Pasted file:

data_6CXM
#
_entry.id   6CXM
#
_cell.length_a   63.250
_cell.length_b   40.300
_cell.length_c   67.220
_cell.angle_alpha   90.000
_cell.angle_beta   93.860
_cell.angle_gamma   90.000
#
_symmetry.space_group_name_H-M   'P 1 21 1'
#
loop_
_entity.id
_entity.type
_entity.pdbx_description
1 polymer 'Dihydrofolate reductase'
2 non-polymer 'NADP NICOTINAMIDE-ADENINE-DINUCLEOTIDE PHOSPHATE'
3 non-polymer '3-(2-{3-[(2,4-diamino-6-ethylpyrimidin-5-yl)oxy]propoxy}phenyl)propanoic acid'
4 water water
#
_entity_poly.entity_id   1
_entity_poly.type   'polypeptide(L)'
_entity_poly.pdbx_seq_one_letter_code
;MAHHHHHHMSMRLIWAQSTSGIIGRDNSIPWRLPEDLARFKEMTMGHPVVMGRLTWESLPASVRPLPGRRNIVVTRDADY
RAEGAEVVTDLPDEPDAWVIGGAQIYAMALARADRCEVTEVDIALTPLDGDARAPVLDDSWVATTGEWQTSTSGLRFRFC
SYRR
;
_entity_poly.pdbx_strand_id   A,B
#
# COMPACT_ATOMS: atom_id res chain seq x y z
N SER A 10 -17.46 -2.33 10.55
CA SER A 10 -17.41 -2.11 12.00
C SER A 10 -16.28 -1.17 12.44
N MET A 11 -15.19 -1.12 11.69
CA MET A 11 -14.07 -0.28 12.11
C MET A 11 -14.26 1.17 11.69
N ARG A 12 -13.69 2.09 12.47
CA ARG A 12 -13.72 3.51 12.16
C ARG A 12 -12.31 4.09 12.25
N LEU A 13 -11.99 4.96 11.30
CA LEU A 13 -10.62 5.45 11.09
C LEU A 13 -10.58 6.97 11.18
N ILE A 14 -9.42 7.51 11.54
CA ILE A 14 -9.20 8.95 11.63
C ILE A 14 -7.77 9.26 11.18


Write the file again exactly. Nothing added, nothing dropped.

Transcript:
data_6CXM
#
_entry.id   6CXM
#
_cell.length_a   63.250
_cell.length_b   40.300
_cell.length_c   67.220
_cell.angle_alpha   90.000
_cell.angle_beta   93.860
_cell.angle_gamma   90.000
#
_symmetry.space_group_name_H-M   'P 1 21 1'
#
loop_
_entity.id
_entity.type
_entity.pdbx_description
1 polymer 'Dihydrofolate reductase'
2 non-polymer 'NADP NICOTINAMIDE-ADENINE-DINUCLEOTIDE PHOSPHATE'
3 non-polymer '3-(2-{3-[(2,4-diamino-6-ethylpyrimidin-5-yl)oxy]propoxy}phenyl)propanoic acid'
4 water water
#
_entity_poly.entity_id   1
_entity_poly.type   'polypeptide(L)'
_entity_poly.pdbx_seq_one_letter_code
;MAHHHHHHMSMRLIWAQSTSGIIGRDNSIPWRLPEDLARFKEMTMGHPVVMGRLTWESLPASVRPLPGRRNIVVTRDADY
RAEGAEVVTDLPDEPDAWVIGGAQIYAMALARADRCEVTEVDIALTPLDGDARAPVLDDSWVATTGEWQTSTSGLRFRFC
SYRR
;
_entity_poly.pdbx_strand_id   A,B
#
# COMPACT_ATOMS: atom_id res chain seq x y z
N SER A 10 -17.46 -2.33 10.55
CA SER A 10 -17.41 -2.11 12.00
C SER A 10 -16.28 -1.17 12.44
N MET A 11 -15.19 -1.12 11.69
CA MET A 11 -14.07 -0.28 12.11
C MET A 11 -14.26 1.17 11.69
N ARG A 12 -13.69 2.09 12.47
CA ARG A 12 -13.72 3.51 12.16
C ARG A 12 -12.31 4.09 12.25
N LEU A 13 -11.99 4.96 11.30
CA LEU A 13 -10.62 5.45 11.09
C LEU A 13 -10.58 6.97 11.18
N ILE A 14 -9.42 7.51 11.54
CA ILE A 14 -9.20 8.95 11.63
C ILE A 14 -7.77 9.26 11.18